He was so proud of me when I passed the eleven plus. He took me to Barkers of Kensington to buy me a gold watch. Now I didn’t really want a gold watch but I was too shy to explain. So I chose the smallest and least gold one I could find and the time came to pay. While I was choosing Tatus had made friends with the assistant. She was from Canada. He immediately guessed she was from Edmonton. Her name was Linda. He told her it meant beautiful in Spanish. She simpered and giggled. Then he asked her if he could pay by cheque. Of course . Would you mind writing it out for me? he said. Of course, she smiled. Then she asked him to sign it. He took his fountain pen out of his jacket pocket and solemnly drew a very uneven cross. She looked at it – then at me – I was frozen with horror – and then she said she had to take it to her manager. As soon as she was gone he burst out laughing. I didn’t. I was furious. He was just trying to prolong his conversation. And then they came back – ready to accept the cheque. At this point he explained his little bit of fun and oh, how they laughed. He had to write another one, which he did by himself this time and everyone was delighted.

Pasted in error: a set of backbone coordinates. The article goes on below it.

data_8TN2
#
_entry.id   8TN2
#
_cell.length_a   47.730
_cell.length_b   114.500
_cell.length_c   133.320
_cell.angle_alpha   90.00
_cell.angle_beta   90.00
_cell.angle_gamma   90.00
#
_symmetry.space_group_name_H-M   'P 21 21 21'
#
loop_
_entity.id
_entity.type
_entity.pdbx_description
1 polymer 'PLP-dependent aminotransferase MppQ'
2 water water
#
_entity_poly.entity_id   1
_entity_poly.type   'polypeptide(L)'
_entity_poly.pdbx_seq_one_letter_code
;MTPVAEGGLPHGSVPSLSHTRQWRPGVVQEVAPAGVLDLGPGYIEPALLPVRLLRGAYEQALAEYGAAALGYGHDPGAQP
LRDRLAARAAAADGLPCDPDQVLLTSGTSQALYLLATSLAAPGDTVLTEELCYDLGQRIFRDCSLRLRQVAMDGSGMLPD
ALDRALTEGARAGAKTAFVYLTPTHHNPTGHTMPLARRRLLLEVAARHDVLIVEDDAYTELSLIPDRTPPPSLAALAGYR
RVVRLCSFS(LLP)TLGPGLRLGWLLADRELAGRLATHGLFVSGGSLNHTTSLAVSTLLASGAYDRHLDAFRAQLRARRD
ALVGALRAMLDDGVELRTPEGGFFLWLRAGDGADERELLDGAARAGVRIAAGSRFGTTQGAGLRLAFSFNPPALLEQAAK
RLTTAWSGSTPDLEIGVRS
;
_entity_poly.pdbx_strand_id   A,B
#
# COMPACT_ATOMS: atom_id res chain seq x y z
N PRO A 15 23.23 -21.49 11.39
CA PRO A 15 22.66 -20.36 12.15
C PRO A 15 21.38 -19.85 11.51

And this is it – he delighted everyone he came into contact with. All the condolences I’ve received remark on his charm, his humour, his intelligence and his optimism. He loved his work, his friends and his family. He lived a long time and the last twenty five were his happiest with his wife at his side. He will be missed.

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4 comments on “Tatus

  1. This is a wonderful memory of your father. I thought I knew him but I did not. So great a life. He lived it well and left behind of aloving family. What could be a greater farewell gift.

    Like